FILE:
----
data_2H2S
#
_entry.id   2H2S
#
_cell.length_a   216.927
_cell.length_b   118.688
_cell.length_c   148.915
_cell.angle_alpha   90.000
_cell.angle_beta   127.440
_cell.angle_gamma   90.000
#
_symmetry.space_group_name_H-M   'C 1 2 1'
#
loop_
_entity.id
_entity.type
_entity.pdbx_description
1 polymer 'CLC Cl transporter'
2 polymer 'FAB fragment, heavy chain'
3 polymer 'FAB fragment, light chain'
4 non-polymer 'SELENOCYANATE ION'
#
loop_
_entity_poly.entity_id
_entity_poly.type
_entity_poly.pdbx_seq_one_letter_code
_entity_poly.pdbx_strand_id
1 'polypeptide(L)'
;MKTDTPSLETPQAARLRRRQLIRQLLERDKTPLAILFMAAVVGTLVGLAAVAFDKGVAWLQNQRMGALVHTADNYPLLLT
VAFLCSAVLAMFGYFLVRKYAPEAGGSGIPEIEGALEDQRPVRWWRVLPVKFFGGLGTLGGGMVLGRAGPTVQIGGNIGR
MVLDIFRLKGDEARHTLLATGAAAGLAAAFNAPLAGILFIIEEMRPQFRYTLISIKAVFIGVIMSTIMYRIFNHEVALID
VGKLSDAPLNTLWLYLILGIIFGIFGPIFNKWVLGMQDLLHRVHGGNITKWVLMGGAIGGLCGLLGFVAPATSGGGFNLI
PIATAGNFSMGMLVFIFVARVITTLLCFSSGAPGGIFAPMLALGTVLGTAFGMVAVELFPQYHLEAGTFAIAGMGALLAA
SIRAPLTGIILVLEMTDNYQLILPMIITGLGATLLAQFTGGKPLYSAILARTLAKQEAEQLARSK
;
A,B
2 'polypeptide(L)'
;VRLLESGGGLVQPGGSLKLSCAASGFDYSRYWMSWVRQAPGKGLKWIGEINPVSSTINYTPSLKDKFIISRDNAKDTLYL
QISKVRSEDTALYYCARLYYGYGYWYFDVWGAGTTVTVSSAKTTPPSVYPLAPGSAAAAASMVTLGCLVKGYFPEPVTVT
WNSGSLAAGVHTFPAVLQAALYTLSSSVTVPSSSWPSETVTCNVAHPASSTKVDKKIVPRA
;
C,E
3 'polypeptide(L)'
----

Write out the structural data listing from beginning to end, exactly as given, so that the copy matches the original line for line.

data_2H2S
#
_entry.id   2H2S
#
_cell.length_a   216.927
_cell.length_b   118.688
_cell.length_c   148.915
_cell.angle_alpha   90.000
_cell.angle_beta   127.440
_cell.angle_gamma   90.000
#
_symmetry.space_group_name_H-M   'C 1 2 1'
#
loop_
_entity.id
_entity.type
_entity.pdbx_description
1 polymer 'CLC Cl transporter'
2 polymer 'FAB fragment, heavy chain'
3 polymer 'FAB fragment, light chain'
4 non-polymer 'SELENOCYANATE ION'
#
loop_
_entity_poly.entity_id
_entity_poly.type
_entity_poly.pdbx_seq_one_letter_code
_entity_poly.pdbx_strand_id
1 'polypeptide(L)'
;MKTDTPSLETPQAARLRRRQLIRQLLERDKTPLAILFMAAVVGTLVGLAAVAFDKGVAWLQNQRMGALVHTADNYPLLLT
VAFLCSAVLAMFGYFLVRKYAPEAGGSGIPEIEGALEDQRPVRWWRVLPVKFFGGLGTLGGGMVLGRAGPTVQIGGNIGR
MVLDIFRLKGDEARHTLLATGAAAGLAAAFNAPLAGILFIIEEMRPQFRYTLISIKAVFIGVIMSTIMYRIFNHEVALID
VGKLSDAPLNTLWLYLILGIIFGIFGPIFNKWVLGMQDLLHRVHGGNITKWVLMGGAIGGLCGLLGFVAPATSGGGFNLI
PIATAGNFSMGMLVFIFVARVITTLLCFSSGAPGGIFAPMLALGTVLGTAFGMVAVELFPQYHLEAGTFAIAGMGALLAA
SIRAPLTGIILVLEMTDNYQLILPMIITGLGATLLAQFTGGKPLYSAILARTLAKQEAEQLARSK
;
A,B
2 'polypeptide(L)'
;VRLLESGGGLVQPGGSLKLSCAASGFDYSRYWMSWVRQAPGKGLKWIGEINPVSSTINYTPSLKDKFIISRDNAKDTLYL
QISKVRSEDTALYYCARLYYGYGYWYFDVWGAGTTVTVSSAKTTPPSVYPLAPGSAAAAASMVTLGCLVKGYFPEPVTVT
WNSGSLAAGVHTFPAVLQAALYTLSSSVTVPSSSWPSETVTCNVAHPASSTKVDKKIVPRA
;
C,E
3 'polypeptide(L)'